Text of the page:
Muslims begin observing the holy month of Ramadan Saturday in many parts of the world. They believe this is the time when God revealed the holy Qu'ran to the Prophet Mohammad.
During Ramadan, Muslims refrain from food and drink during daylight hours.
U.S. President Barack Obama has extended "best wishes" to the Muslim community at home and abroad. He said he is looking forward to welcoming Muslim Americans to the White House for an iftar dinner -- the evening meal that breaks the fast.
Ramadan this year coincides with the World Cup. There are dozens of Muslim players in the tournament who face the challenge of being properly hydrated and getting enough nutrition before sunrise to carry them though a strenuous football (soccer) game in Brazil's heat.
FIFA's chief medical officer said earlier this week if players follow Ramadan "appropriately," there should be "no reduction" in their physical performances.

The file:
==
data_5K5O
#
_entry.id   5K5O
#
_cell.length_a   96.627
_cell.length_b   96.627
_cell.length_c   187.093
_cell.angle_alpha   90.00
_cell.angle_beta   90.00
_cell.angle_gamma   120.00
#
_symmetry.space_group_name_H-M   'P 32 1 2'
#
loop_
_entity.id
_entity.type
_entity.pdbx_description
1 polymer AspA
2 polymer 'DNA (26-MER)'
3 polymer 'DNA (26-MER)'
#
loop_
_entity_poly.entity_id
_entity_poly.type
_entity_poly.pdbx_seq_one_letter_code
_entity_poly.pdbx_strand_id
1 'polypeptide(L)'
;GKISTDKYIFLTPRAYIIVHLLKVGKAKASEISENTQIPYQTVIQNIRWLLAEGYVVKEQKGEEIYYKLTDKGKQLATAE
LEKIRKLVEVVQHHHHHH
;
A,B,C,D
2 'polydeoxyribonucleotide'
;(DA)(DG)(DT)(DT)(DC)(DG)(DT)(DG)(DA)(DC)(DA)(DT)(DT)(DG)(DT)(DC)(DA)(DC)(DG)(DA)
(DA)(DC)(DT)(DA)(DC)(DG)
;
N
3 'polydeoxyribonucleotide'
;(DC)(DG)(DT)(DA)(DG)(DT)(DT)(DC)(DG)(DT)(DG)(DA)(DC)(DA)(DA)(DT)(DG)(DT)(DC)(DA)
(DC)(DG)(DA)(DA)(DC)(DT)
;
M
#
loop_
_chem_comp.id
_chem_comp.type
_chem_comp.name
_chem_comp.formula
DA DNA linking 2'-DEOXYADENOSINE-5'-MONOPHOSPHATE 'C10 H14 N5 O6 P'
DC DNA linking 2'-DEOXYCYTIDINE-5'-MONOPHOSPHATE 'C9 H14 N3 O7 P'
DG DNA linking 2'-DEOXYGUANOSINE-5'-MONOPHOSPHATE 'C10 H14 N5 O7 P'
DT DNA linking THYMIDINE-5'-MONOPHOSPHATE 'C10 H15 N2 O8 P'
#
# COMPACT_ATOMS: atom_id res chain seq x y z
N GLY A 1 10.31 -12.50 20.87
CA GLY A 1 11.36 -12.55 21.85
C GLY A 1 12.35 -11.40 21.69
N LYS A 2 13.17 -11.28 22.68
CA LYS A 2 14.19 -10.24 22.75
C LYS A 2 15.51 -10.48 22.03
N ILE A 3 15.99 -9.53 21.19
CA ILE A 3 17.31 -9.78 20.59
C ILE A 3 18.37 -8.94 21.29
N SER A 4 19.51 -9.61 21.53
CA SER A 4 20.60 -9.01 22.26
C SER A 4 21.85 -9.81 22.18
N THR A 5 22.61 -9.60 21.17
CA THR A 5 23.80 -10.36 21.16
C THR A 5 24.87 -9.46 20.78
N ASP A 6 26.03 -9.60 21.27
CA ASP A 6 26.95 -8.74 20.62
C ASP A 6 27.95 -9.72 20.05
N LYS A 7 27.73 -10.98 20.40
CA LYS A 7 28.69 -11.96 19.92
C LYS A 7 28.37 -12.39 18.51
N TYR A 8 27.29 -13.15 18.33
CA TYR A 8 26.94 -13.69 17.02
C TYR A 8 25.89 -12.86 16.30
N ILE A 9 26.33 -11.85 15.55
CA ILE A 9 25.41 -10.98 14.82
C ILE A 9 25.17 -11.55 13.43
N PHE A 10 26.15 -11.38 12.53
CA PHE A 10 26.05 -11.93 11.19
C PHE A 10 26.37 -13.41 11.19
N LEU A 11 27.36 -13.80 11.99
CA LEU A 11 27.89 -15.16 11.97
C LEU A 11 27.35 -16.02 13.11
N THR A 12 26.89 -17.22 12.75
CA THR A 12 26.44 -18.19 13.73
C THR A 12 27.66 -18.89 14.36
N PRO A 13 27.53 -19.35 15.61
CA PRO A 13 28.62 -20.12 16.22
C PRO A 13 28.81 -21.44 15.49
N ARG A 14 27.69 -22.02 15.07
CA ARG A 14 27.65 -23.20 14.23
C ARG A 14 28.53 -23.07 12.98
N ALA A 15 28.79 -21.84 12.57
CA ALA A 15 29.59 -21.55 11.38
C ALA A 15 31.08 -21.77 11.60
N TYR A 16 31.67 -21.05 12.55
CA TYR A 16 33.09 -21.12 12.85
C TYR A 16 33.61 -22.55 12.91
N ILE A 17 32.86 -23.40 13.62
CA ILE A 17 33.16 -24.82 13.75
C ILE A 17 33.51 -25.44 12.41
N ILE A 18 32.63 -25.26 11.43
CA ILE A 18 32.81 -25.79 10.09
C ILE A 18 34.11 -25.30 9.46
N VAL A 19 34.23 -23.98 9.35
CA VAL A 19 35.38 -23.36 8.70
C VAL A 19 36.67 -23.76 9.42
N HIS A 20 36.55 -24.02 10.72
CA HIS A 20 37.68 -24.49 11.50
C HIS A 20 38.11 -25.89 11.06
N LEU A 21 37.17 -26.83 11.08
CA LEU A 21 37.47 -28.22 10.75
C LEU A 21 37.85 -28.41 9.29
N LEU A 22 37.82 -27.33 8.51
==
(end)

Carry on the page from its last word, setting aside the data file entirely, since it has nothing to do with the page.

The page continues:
Muslims can also seek an exemption from fasting during Ramadan for a more opportune time.
Some Muslim athletes were granted exemptions by their religious leaders for the 2012 Olympics in London.
The start of Ramadan is determined by the sighting of a crescent moon with the naked eye. In the United States and southern Canada the holy month will begin Sunday, June 29.